African Poems

Oral Poetry from Africa

Tag: Swahili (Page 2 of 2)

The Legend of Liyongo

Liyongo, the national hero of the Swahili people, lived in the area of the delta of the Tana River, north of Mombasa. His father, ruler of the city-state of Shaka, had two sons – Liyongo the elder, and Mringwari. On his father’s death, Mringwari was chosen as ruler and Liyongo was imprisoned: he escaped, joining the villagers and ivory hunters on the mainland, and building a reputation for bravery, chivalry, generosity and justice. Many of the poems praising him are said to have been composed by him, so that he is also celebrated as a poet.

Oh my child, be silent, do not cry;
Listen to the tale of the King of Bauri,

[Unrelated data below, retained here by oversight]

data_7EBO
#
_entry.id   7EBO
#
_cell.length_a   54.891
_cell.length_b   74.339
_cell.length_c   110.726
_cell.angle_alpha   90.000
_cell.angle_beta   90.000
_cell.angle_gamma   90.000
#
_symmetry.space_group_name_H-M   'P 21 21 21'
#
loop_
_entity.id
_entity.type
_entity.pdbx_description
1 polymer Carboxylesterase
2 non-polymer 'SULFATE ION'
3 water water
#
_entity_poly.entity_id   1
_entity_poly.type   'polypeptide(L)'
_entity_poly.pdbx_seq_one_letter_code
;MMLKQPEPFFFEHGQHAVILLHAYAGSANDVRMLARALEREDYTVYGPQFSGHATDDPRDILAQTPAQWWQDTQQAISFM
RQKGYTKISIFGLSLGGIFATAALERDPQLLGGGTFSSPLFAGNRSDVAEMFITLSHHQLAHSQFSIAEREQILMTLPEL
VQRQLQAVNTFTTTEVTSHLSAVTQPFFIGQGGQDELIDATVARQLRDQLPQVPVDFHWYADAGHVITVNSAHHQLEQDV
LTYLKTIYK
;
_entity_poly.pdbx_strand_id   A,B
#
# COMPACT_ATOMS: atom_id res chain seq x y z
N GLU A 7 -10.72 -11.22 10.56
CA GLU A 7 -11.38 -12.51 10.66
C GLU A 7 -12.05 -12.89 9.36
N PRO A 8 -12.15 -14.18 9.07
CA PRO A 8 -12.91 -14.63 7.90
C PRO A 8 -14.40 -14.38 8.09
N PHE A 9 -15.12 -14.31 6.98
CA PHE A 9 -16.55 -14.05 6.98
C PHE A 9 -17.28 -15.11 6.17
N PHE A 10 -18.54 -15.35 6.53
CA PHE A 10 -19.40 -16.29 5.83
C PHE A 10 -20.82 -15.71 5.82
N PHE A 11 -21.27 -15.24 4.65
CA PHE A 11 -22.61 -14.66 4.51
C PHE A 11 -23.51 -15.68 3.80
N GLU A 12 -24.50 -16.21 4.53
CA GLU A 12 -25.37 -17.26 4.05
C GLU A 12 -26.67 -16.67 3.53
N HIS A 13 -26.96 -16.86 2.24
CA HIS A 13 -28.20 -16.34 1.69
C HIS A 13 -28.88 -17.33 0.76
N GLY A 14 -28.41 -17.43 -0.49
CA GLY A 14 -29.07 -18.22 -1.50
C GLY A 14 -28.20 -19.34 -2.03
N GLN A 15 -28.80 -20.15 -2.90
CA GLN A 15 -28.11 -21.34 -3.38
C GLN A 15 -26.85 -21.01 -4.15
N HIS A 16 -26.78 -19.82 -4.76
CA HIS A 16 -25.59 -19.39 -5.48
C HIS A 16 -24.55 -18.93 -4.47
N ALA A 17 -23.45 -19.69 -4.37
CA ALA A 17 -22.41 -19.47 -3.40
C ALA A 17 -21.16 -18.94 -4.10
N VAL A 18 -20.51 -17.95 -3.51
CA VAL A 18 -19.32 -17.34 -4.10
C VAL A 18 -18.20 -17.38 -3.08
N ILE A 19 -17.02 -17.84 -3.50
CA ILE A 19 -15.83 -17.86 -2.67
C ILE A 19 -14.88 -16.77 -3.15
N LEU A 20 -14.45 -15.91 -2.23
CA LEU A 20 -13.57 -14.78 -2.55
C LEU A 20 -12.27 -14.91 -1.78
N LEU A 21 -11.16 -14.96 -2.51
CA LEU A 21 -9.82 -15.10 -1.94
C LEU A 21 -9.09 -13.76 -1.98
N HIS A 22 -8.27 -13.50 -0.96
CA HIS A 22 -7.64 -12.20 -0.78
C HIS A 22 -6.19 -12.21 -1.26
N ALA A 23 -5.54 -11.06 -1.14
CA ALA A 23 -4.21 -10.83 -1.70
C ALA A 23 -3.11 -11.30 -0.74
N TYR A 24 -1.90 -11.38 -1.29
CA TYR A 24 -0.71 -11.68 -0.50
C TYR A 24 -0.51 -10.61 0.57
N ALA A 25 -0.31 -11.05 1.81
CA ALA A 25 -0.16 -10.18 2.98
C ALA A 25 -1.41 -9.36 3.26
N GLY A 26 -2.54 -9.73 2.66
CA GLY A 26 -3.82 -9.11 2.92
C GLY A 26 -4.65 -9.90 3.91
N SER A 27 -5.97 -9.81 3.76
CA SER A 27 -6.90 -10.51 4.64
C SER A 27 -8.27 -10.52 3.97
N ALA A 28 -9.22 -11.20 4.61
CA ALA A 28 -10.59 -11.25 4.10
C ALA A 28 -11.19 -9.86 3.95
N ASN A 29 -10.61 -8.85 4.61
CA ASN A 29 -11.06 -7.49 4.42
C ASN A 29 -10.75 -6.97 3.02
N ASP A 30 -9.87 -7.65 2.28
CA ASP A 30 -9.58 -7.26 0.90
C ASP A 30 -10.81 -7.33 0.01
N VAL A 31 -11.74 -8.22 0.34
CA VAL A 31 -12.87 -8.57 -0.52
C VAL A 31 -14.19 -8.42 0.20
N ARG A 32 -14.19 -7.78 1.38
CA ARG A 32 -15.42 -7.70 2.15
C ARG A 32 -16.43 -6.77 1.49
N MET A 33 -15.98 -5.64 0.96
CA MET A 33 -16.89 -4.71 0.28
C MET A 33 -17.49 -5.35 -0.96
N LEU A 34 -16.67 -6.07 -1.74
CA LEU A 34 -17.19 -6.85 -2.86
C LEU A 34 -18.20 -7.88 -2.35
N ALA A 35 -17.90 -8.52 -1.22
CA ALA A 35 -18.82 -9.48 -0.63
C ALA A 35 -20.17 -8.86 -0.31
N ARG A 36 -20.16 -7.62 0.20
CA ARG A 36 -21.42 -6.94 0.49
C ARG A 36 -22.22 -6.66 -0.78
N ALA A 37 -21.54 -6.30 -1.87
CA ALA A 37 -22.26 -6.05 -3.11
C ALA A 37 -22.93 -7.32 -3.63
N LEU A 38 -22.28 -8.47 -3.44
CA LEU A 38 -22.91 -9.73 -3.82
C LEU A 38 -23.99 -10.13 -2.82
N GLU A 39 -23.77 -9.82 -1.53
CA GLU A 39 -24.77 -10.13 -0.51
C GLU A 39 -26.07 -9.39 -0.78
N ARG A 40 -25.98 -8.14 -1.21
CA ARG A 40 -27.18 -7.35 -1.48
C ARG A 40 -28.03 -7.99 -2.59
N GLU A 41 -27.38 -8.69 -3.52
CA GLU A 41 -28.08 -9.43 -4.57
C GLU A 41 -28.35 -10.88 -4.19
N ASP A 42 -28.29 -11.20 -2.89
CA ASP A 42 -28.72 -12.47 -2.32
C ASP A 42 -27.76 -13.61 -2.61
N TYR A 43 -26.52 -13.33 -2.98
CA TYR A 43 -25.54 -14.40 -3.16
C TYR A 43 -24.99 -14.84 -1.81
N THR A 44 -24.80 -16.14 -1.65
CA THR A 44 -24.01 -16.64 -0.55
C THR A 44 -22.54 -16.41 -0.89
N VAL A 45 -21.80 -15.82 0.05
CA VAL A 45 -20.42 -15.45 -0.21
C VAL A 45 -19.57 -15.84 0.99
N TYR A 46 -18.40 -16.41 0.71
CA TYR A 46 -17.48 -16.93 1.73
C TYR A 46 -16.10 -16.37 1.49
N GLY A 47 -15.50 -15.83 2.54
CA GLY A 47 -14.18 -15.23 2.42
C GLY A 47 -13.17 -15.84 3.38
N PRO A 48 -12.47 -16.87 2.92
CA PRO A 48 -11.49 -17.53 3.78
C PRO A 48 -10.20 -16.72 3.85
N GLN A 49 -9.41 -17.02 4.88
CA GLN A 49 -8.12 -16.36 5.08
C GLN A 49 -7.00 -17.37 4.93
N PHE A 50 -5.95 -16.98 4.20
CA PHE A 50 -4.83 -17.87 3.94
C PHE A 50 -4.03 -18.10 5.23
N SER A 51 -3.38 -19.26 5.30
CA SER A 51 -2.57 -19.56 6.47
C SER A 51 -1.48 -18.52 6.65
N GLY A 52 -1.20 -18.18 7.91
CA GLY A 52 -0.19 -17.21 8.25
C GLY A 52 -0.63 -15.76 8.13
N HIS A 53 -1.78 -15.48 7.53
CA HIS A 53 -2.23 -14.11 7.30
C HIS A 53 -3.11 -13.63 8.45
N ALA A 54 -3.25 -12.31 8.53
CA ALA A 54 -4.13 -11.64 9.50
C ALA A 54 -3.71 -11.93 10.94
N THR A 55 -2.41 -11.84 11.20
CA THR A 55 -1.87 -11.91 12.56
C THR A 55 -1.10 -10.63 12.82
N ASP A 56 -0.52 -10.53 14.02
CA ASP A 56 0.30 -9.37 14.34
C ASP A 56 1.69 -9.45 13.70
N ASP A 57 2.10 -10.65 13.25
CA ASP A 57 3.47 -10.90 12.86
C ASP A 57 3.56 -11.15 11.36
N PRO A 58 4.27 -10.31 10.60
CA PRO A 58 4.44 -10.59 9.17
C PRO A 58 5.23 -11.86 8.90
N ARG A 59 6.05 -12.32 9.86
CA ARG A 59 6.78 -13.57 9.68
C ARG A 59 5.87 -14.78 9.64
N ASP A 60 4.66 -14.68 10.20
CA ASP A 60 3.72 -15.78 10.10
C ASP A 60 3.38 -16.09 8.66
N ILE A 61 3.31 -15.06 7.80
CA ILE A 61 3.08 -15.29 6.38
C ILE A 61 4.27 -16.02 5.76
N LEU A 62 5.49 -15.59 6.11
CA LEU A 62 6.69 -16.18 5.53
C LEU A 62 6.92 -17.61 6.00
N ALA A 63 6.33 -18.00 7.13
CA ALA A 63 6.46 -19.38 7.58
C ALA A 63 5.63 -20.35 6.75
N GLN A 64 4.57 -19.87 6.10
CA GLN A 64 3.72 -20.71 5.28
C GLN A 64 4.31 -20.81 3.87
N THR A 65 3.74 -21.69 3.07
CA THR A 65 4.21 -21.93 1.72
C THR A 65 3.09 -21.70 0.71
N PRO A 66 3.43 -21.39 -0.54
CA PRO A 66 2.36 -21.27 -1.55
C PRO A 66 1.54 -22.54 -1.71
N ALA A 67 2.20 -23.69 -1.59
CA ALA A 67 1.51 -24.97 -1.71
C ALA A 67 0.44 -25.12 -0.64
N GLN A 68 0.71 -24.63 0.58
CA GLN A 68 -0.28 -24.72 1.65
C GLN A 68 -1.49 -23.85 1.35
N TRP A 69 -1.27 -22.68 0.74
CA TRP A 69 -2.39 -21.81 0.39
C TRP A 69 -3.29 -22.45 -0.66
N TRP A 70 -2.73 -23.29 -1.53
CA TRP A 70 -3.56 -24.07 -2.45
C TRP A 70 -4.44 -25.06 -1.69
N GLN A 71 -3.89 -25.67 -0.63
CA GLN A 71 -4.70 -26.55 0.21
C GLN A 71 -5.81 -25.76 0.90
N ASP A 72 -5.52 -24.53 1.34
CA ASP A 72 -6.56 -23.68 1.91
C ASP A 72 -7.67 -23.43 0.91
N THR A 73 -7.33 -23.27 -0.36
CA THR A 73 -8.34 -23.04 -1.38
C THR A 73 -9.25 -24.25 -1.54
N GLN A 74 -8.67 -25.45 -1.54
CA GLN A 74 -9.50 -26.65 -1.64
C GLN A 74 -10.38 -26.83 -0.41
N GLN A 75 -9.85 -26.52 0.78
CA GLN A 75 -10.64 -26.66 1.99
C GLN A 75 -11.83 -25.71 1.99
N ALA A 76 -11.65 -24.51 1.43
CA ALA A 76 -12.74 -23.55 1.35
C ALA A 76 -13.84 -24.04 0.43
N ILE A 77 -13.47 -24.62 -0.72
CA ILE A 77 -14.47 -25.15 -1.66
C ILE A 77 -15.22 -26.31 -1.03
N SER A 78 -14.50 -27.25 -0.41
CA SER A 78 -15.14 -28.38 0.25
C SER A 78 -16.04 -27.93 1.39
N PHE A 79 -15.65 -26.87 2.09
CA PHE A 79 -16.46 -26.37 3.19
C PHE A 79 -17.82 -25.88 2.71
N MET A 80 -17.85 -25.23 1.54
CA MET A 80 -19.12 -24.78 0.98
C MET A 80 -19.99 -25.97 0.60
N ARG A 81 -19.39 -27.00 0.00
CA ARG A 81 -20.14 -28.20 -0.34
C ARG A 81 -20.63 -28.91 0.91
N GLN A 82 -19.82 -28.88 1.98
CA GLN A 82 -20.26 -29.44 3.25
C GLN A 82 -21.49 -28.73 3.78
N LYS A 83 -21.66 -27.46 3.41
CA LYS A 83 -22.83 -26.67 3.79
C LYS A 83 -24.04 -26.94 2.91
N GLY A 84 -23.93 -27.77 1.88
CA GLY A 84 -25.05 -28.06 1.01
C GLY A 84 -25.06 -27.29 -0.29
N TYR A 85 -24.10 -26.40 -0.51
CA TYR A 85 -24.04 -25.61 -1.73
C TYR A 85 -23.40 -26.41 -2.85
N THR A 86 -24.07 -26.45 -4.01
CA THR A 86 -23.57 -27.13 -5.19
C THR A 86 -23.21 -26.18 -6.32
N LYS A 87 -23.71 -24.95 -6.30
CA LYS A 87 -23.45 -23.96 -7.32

A Swahili poem, well known along the East Coast of Africa. The poem is a husband’s praise of his wife Mwananazi.

Give me a chair that I may sit down
And serenade my Mwananazi,


A Swahili love-song from the East African coast, and probably the best known and most widely admired of all Swahili poems in translation. Like Mwananazi, it is associated with Liyongo, the Swahili national hero.

O lady, be calm and cry not but sing to your suitors.
Sing to those who guide you and to the discerning passers-by

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African Poems